One of my fondest memories of my grandfather was helping him test a motion light for the garage. This was long before the era of solar flood lights, so it required wiring and a high wattage bulb.
After several hours of labor, and perhaps a little colorful language, the light was finally in and it was my time to shine. Grandpa had me run, as fast as I could, back and forth past the motion light to see if it worked.
I think I beat it twice.
The look on that wonderful man’s face was a mixture of pride in his grandson’s performance and maybe a little bit of frustration that all of his efforts could be thwarted by a 10 year old hopped up on the promise of ice cream.
Things have come a LONG way since that day.
In this article, we will discuss the 3 different types solar flood lights and the pro’s and con’s of each. (Ad examples chosen by user’s review rating.)
Unibody Solar Flood Lights
Arguably, the most common type of solar flood light is the unibody design. This light is generally mounted vertically and can be more compact than its siblings, offering a very low resistance to wind. This is important for home owners who experience regular wind gusts caused by rain or snow storms.
- For people who like to do a job and be done, the lack of adjustments can be a real benefit. There is nothing to tweak – simply install the light and enjoy the result.
- The lack of adjustments can be very frustrating if you’ve spent the afternoon installing a solar flood light only to find that it doesn’t quite reach the spot you want it to. Mounting holes that have been drilled tend to be permanent, which can cause hesitation if you are considering relocating the light.
It should be noted that manufacturers understand this and have designed a wide range of products for consumer use. Besides the unidirectional light, there are both bidirectional and tridirectional models available should you want the light to shine in more than one direction.
Adjustable Solar Flood Lights
For those who aren’t quite sure if a unibody light will meet their needs, there are solar flood lights with movable heads. These designs are typically mounted vertically and some have a very wide range of adjustability – a perfect fit for those to who like to ‘dial it in’.
- With their adjustable heads, you can focus more of the light exactly where you want it.
- There are not as compact and can be an eyesore for some.
- There are also more susceptible to high wind conditions and may need readjusting after a storm.
Spotlight Solar Flood Lights
Spotlight solar flood lights are unique in that they shine light on one specific location. This is great if you don’t want to illuminate a large area.
Also unique, is that certain models allow for ground installation – making access easier when it comes to adjustment. They tend to have a very low visual impact when they’re not shining, and are easily overlooked when hidden by things like landscaping.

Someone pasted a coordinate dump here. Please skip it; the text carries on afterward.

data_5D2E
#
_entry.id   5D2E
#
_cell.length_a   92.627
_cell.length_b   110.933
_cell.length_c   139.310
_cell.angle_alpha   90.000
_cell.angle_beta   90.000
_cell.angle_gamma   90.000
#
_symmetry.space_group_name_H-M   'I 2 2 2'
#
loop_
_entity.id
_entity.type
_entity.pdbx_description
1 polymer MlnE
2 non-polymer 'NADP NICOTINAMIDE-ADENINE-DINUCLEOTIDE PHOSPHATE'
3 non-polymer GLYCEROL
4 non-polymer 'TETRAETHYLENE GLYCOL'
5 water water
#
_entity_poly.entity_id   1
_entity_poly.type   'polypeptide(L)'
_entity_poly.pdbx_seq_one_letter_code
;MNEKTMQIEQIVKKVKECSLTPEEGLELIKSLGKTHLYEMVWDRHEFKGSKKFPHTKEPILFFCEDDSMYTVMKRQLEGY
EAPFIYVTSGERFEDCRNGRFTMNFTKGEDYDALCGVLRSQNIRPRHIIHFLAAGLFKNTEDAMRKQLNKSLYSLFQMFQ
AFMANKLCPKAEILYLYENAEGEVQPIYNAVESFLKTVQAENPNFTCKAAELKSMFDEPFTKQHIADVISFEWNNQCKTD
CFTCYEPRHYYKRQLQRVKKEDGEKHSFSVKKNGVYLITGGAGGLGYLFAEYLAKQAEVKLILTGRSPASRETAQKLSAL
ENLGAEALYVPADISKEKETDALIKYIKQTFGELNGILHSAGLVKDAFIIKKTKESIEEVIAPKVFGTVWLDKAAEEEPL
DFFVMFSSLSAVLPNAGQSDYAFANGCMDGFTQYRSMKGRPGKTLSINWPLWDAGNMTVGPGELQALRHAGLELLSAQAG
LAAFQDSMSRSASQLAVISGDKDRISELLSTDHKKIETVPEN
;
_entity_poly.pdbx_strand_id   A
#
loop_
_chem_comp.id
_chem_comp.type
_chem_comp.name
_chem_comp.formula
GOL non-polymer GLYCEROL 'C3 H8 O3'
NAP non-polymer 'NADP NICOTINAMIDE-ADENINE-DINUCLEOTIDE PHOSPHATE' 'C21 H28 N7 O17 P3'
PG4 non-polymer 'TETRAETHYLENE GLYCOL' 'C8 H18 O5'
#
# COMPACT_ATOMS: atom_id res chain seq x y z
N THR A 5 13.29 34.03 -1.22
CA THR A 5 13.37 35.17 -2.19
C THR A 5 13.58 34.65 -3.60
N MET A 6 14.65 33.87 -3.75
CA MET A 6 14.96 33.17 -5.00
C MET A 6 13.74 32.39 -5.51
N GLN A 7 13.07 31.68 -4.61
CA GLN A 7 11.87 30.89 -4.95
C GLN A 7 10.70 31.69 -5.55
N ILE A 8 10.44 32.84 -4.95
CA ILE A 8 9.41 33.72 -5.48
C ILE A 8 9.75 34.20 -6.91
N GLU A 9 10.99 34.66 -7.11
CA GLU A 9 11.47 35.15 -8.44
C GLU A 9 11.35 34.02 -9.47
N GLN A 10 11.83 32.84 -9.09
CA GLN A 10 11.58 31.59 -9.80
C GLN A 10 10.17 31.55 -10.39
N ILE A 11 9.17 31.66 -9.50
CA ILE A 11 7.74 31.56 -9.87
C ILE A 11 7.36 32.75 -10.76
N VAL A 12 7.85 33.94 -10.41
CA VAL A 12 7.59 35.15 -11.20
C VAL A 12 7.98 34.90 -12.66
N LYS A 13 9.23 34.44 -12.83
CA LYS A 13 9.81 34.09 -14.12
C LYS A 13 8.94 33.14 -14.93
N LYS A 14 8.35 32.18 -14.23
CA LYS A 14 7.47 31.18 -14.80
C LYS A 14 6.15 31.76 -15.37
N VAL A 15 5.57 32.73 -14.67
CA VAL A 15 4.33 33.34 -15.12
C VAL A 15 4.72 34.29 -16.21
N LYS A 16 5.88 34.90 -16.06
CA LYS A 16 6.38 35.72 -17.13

- Easiest to install or adjust when placed in the ground.
- Allows the user to target specific things, instead of blasting an entire area.
- Are more susceptible to yard equipment when placed in the ground – for example lawnmower, weed whip, etc.
Solar Flood Lights – Things To Look For
With the wide range of options available on the market today, it’s good to do your homework. Here are some of the features to look for when considering a solar flood light.
- Motion detector – While this might seem like a standard feature, it’s good to make certain that you are in fact purchasing a light with a motion detector built in. Even if your goal is to have the light come on at nightfall, it’s good to have the option should a situation call for it later.
*Many models will have optional settings on how bright the light will illuminate in different situations.
- Wattage – Different lights will have different levels of power output – with the higher wattage generally being brighter. Make sure that you are purchasing a light rated for your needs. Otherwise, you risk showering too much or too little light; this producing a less than desired result.
- Physical Size – Some of the adjustable solar flood lights can be quite bulky, when compared to their siblings. It’s a good thing to take down the measurements of the flood light you are considering and then tape them out in the desired location ahead of time. This will ensure there are less surprises.
- Light Color – LED’s can offer different choices when it comes to the color of the light being emitted. You will see terms like ‘soft white’, ‘daylight’, ‘bright white’, ect. Be sure to check this so that you know what kind of light your solar flood lights will be producing.
** If you are purchasing through an online store such as Amazon – post this question for a real world perspective.
- Weather Resistance – Different environments have different requirements. Some places are hotter while others have prolonged sub-freezing temperatures. Be sure to pick a light is adequately designed for the worst of where you live.
Flood Lights Vs. Pathway Lights
It should be noted that there is a difference between solar flood lights and solar lights associated with your pathway.
Pathway lights tend to be much lower in wattage as they are designed to illuminate a smaller area. They are usually more decorative in function and tend to be operated more by outdoor daylight conditions than motion operated.
These type of lights are designed for a different purpose and will not perform the same as solar flood lights, which are built to illuminate a large area upon sensing motion.
So if you are looking for a solar flood light, then make sure the ‘flood’ is in the description. Also, if you are in doubt, check the output wattage. Remember, flood lights tend to have a higher wattage output. And if all else fails, do not hesitate to post a question for real world feedback.
For more info on solar lights check out, ‘Should You Turn Solar Lights Off At Night?’